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The act of reading transcends mere engagement with text; it serves as an intricate tapestry woven from threads of personal enrichment and professional advancement. Within this fabric, individuals of diverse vocations, from physicians and engineers to legal practitioners and military strategists, find themselves intricately entwined.

Delving into specialised literature becomes not only a pursuit of knowledge but a vital lifeline for sustaining proficiency and efficacy in their respective domains.

Indeed, for soldiers, the significance of this practice reaches paramount heights, as it equips them with the intellectual armament necessary to navigate the complexities of modern warfare with precision and foresight. In light of the numerous military conflicts worldwide, the importance of reading cannot be overstated.

From the ongoing armed conflict in Ukraine to crises in Yemen, Sudan, and Gaza, these conflicts exact a toll both financially and in human lives, spanning across Europe and the Middle East. Amid such turmoil, reading becomes even more crucial, serving as a gateway to understanding the complexities of these conflicts and seeking potential solutions.

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Today, multiple armed conflicts and wars unfold worldwide. A quarter-century ago, the Middle East witnessed numerous wars, including the ongoing conflicts during Ramadan.

Given the unpredictable nature of warfare, I have turned to the teachings of the Chinese philosopher Sun Tzu, credited with authoring “The Art of War.”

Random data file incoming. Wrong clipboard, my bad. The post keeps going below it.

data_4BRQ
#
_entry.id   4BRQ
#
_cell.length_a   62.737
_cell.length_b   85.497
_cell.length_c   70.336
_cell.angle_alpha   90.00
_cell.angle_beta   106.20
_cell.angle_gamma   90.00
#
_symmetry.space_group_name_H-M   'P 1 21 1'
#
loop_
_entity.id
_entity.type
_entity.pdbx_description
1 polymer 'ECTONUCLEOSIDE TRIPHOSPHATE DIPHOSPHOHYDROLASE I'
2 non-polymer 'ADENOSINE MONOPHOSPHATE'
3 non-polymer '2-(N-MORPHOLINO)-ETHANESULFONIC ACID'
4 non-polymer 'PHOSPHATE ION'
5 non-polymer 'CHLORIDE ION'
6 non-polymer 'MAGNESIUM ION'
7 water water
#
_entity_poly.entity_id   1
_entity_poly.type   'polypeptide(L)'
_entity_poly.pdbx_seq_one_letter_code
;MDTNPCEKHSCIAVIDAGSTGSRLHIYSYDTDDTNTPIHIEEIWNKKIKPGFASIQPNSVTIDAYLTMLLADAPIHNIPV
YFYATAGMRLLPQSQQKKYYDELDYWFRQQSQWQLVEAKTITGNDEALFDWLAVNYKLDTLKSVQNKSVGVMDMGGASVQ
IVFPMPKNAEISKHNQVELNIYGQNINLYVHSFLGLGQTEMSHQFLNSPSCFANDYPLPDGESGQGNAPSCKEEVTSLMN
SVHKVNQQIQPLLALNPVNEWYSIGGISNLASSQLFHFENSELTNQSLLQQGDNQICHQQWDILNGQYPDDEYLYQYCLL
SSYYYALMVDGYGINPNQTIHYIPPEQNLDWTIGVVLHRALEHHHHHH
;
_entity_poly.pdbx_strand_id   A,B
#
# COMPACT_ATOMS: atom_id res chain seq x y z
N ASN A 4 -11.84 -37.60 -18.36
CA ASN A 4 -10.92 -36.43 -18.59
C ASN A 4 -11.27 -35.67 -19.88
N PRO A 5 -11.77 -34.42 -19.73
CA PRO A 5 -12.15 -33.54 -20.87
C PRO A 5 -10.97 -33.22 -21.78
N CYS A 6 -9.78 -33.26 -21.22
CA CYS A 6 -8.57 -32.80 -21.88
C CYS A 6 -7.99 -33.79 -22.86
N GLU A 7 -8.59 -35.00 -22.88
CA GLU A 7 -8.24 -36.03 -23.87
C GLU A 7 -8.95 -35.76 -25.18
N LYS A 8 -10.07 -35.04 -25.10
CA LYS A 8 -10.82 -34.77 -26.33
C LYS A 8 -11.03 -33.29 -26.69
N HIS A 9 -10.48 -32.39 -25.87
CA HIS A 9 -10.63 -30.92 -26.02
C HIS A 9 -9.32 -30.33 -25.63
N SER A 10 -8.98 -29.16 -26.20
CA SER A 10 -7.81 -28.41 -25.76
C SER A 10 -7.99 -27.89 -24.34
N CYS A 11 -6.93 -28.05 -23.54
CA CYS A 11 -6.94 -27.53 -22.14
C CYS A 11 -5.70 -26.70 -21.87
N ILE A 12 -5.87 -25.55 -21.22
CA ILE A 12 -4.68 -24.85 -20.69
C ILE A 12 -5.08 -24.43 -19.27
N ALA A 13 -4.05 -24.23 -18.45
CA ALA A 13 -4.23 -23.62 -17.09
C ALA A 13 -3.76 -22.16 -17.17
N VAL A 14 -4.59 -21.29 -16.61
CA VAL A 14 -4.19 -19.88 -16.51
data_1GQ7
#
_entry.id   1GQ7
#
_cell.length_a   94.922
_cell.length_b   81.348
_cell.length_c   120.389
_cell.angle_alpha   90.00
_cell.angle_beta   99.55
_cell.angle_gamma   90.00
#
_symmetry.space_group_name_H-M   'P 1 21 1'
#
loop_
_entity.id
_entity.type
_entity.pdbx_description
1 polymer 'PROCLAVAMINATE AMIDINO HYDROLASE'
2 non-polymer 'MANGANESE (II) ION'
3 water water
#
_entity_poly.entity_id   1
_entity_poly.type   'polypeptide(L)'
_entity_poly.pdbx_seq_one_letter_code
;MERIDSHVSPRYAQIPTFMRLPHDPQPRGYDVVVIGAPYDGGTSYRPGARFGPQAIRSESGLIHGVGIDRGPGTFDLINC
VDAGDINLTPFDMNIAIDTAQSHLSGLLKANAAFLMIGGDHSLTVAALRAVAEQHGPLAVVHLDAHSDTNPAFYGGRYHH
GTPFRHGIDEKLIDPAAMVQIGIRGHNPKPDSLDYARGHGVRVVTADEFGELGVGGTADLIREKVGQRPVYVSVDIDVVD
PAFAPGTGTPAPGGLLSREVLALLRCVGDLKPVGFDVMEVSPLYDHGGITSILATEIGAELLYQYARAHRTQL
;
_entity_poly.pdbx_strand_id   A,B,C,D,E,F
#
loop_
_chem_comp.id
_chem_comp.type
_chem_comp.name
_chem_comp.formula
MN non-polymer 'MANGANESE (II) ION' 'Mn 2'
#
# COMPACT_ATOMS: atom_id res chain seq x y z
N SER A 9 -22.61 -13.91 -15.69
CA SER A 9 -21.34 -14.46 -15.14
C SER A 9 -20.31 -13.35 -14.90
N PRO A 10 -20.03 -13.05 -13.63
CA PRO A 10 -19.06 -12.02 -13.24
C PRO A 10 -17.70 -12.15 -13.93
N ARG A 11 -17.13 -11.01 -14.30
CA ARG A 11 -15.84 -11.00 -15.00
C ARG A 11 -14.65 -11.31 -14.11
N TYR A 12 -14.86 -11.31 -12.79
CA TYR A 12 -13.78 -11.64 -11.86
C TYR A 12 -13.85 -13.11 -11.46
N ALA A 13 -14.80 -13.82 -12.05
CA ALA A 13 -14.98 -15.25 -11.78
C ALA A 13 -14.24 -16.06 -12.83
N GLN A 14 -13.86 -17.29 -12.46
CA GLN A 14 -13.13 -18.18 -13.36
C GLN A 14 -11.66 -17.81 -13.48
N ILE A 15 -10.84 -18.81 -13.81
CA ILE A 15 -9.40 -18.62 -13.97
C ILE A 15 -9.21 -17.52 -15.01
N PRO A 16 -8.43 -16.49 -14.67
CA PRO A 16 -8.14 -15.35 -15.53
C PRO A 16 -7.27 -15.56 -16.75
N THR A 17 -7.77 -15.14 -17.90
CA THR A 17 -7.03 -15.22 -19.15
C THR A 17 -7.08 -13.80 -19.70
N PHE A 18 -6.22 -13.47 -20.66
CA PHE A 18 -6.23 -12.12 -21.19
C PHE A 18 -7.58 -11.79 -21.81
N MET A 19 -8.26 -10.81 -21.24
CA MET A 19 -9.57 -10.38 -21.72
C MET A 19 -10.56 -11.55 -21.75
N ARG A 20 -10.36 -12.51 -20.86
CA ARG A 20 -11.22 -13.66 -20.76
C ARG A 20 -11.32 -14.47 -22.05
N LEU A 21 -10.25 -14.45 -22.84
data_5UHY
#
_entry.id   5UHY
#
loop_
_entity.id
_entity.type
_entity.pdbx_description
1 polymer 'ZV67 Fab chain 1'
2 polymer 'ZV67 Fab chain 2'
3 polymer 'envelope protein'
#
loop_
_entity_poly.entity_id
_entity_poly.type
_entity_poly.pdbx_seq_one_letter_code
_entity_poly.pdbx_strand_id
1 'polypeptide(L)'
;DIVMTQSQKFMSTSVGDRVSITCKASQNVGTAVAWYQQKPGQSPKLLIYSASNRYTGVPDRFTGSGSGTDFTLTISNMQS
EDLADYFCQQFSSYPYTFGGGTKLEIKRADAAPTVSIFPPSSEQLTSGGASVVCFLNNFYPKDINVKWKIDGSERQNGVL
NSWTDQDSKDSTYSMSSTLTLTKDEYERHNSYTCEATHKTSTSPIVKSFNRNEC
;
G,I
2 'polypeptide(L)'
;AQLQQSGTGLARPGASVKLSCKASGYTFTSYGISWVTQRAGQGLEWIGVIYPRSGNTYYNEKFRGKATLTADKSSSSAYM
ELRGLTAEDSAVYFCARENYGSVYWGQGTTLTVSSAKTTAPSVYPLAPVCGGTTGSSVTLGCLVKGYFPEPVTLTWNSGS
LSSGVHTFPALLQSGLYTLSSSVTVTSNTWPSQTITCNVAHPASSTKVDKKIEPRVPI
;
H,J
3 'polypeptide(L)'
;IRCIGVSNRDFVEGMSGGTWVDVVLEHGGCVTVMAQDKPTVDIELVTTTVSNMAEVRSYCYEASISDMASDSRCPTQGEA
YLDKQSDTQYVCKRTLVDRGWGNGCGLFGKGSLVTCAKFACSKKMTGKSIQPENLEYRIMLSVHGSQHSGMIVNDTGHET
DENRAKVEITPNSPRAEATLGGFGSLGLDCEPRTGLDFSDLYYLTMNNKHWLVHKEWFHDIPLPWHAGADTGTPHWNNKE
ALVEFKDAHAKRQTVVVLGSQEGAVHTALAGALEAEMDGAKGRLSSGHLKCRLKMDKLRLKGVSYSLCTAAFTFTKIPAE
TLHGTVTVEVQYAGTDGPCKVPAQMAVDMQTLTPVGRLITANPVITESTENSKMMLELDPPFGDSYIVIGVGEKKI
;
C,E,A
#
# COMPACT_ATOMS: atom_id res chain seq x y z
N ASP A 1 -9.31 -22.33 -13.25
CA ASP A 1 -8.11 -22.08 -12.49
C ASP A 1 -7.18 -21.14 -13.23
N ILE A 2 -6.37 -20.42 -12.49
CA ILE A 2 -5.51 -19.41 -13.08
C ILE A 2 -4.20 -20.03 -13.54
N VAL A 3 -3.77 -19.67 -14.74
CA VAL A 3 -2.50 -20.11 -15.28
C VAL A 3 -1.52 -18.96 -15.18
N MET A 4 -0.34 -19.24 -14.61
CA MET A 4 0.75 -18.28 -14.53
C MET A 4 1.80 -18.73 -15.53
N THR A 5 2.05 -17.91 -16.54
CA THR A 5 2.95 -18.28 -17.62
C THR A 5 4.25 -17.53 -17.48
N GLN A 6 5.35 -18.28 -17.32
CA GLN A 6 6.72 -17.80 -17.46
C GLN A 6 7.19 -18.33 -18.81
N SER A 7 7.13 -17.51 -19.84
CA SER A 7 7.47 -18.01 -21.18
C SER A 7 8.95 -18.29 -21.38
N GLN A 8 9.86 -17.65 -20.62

While the authorship of the book may be debated, it is widely believed to have been written around 700 years before the birth of Christ. In an era where warfare was a common occurrence, this text served as essential reading for military leaders, imparting invaluable insights into strategy and tactics.

Sun Tzu’s “The Art of War” emphasises several key principles regarding warfare. One of the primary warnings conveyed in the text is that war is a matter of utmost importance for the state or group involved.

Sun Tzu emphasises that victory in war is not solely determined by the size of an army, the quantity of weapons, or impulsive decisions made in the heat of anger.

Rather, he underscores the significance of moral and mental factors, or the so-called demonising enemies, asserting that these elements hold greater weight than mere material resources.

Read more by Mohammad Alrumaihi

An ill-advised endeavour

Moreover, Sun Tzu highlights the importance of psychological warfare, advocating for the strategic manipulation of the opponent’s mentality. He suggests that true victory lies not in sheer destruction or devastation but in the ability to subdue the opponent’s will and mindset before any physical confrontation takes place.

This aspect of warfare, characterised by psychological dominance and strategic manoeuvring, is regarded as a hallmark of skilful leadership and military prowess according to Sun Tzu’s teachings.

Sun Tzu underscores the vital role of logistics and supply lines in warfare, cautioning against entering conflicts without a firm grasp of funding sources and support networks.